United States Postal Service - Rebranding Thesis

  • Client: United States Postal Service
    Advisors: Sem Devillart, and Dan Formosa
    Scope of work: Presentation, Brand Strategy and Positioning, Communication Strategy, Identity Design, Visual Systems, Naming
    The United States Postal Service brand has deep relevance, longevity and historical legacy but has not kept pace with culture. The brand must respect or convey a core human value or signify something important in our times. The thesis should add meaningful discourse to a cultural or global conversation. 
    Challenges: $5.5 billion annual retiree health benefits mandate, stifling future investments. Shorter Post Office hours, or even Post Offices closing. $41 billion net losses in the past 6 years. Main source of income comes from mail services, and mail volume is declining. Americans communicate more often through email, text, social media, than letters. Long lines. Constantly unmaintained. Confusing communications. Deteriorating infrastructure. Ever-increasing amount of junk mail. If the United States Postal Service does not change what they are doing they will either experience: public bailout, privatization, or extinction.
    Final Deliverable: A thesis presentation was given at the SVA Theatre on July 23rd 2013 to SVA staff, faculty, mentors, alumni, and the public.
    Approach: Tactile, community, security, omnipresent, access, historical.
    Through research of the United States Postal Service, and research of current and future trends we discovered three insights.
    1. Insight: The need for personal connection and community.Opportunity: The United States Postal Service interacts with every single American home and business on a daily basis.
    2. Insight: Access is becoming more important than ownership.Opportunity: The United States Postal Service has an infrastructure that gives people access to goods and services across America.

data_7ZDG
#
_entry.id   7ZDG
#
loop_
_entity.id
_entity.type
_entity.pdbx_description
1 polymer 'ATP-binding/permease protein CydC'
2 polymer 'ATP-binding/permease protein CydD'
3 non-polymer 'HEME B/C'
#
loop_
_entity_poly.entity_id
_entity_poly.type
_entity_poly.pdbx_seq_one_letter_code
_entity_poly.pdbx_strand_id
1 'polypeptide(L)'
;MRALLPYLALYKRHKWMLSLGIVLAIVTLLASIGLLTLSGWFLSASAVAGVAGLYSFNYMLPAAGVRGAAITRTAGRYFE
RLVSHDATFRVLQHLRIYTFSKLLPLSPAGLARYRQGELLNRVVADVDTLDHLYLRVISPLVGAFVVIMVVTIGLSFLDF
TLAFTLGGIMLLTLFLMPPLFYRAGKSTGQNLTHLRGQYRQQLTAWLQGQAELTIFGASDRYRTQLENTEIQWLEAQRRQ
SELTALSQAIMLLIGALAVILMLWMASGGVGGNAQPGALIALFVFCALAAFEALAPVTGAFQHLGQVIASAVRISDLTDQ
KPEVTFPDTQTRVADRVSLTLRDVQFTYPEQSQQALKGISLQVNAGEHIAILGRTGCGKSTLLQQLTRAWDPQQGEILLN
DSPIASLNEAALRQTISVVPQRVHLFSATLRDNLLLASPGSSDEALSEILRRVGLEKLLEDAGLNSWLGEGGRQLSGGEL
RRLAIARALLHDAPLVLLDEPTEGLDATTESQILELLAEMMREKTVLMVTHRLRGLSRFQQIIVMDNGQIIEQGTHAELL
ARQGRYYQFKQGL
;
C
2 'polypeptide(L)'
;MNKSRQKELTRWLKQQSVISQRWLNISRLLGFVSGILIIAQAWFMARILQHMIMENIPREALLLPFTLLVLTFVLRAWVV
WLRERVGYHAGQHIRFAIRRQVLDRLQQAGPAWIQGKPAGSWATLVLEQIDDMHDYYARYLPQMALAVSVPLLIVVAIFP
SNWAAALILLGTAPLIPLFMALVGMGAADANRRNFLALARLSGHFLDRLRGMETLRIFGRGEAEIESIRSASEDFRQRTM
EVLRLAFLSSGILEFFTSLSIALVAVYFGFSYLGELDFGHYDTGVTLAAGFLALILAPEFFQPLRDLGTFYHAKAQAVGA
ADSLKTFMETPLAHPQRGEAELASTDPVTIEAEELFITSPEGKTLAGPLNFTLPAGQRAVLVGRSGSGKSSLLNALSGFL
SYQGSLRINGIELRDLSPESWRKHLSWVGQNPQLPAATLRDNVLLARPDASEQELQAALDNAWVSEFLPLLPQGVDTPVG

3. Insight: Security, privacy, and trust are the biggest concerns that arise from collaborative consumption. Opportunity: Federal laws protecting the sanctity of U.S. mail make it a trusted, secure and reliable brand.
    Strategy is to leverage three of the United States Postal Service’s attributes: security, community, and access to diversify a now mail dominant service model into a flexible service model. Where the universal service obligation of the Postal Service can provide Americans with better ways to communicate.
    Our job is to make your world bigger. To enable connections. To support your dreams. To build a stronger nation. We are the USPS. Connecting the nation one person at a time.
    Strategic Recommendations:
    Allowing Americans to decide how they want mail delivered to them through: frequency, location, and specified senders.
    Provide a secure digital identity to protect people’s anonymity and reputation.  
    Create a secure and efficient online marketplace, where people can sell, buy, and rent from each other. Letter carriers would be able to safely deliver items to people locally and nationwide.
    Offer an escrow service for Americans allowing them to pay for goods or services online securely.
    Every government outlet, such as DMV, IRS, student loans, emergency services, etc., can be accessed in one digital account.
    Broadband internet access to every American. When the Post Office Department was formed with the Constitution the founding fathers believed every American had the right to communication, which then meant letters. Internet access today would continue the United States Postal Service’s obligation of ‘binding the nation together.’
    Proposed name change from United States Postal Service, a limiting name which suggests only postal products and services, to something more widely encompassing. A name such as United States Progressive Services suggests a continuously positive forward movement.